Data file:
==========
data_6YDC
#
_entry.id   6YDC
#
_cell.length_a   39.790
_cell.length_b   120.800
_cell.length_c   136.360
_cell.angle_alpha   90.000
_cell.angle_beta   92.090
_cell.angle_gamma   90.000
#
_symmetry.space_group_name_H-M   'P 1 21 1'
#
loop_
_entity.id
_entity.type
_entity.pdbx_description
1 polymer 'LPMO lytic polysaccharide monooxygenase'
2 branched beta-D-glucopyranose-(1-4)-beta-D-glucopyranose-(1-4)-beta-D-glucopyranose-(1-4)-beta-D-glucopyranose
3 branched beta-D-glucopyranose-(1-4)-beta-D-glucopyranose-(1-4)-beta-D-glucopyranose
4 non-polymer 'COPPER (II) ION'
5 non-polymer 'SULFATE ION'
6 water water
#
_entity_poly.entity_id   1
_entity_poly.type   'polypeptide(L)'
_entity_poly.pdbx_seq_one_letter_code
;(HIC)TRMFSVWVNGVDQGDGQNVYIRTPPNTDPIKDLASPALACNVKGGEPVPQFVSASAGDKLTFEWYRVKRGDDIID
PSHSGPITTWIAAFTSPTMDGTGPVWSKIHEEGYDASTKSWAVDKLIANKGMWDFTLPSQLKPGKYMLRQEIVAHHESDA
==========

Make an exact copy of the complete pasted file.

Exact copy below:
data_6YDC
#
_entry.id   6YDC
#
_cell.length_a   39.790
_cell.length_b   120.800
_cell.length_c   136.360
_cell.angle_alpha   90.000
_cell.angle_beta   92.090
_cell.angle_gamma   90.000
#
_symmetry.space_group_name_H-M   'P 1 21 1'
#
loop_
_entity.id
_entity.type
_entity.pdbx_description
1 polymer 'LPMO lytic polysaccharide monooxygenase'
2 branched beta-D-glucopyranose-(1-4)-beta-D-glucopyranose-(1-4)-beta-D-glucopyranose-(1-4)-beta-D-glucopyranose
3 branched beta-D-glucopyranose-(1-4)-beta-D-glucopyranose-(1-4)-beta-D-glucopyranose
4 non-polymer 'COPPER (II) ION'
5 non-polymer 'SULFATE ION'
6 water water
#
_entity_poly.entity_id   1
_entity_poly.type   'polypeptide(L)'
_entity_poly.pdbx_seq_one_letter_code
;(HIC)TRMFSVWVNGVDQGDGQNVYIRTPPNTDPIKDLASPALACNVKGGEPVPQFVSASAGDKLTFEWYRVKRGDDIID
PSHSGPITTWIAAFTSPTMDGTGPVWSKIHEEGYDASTKSWAVDKLIANKGMWDFTLPSQLKPGKYMLRQEIVAHHESDA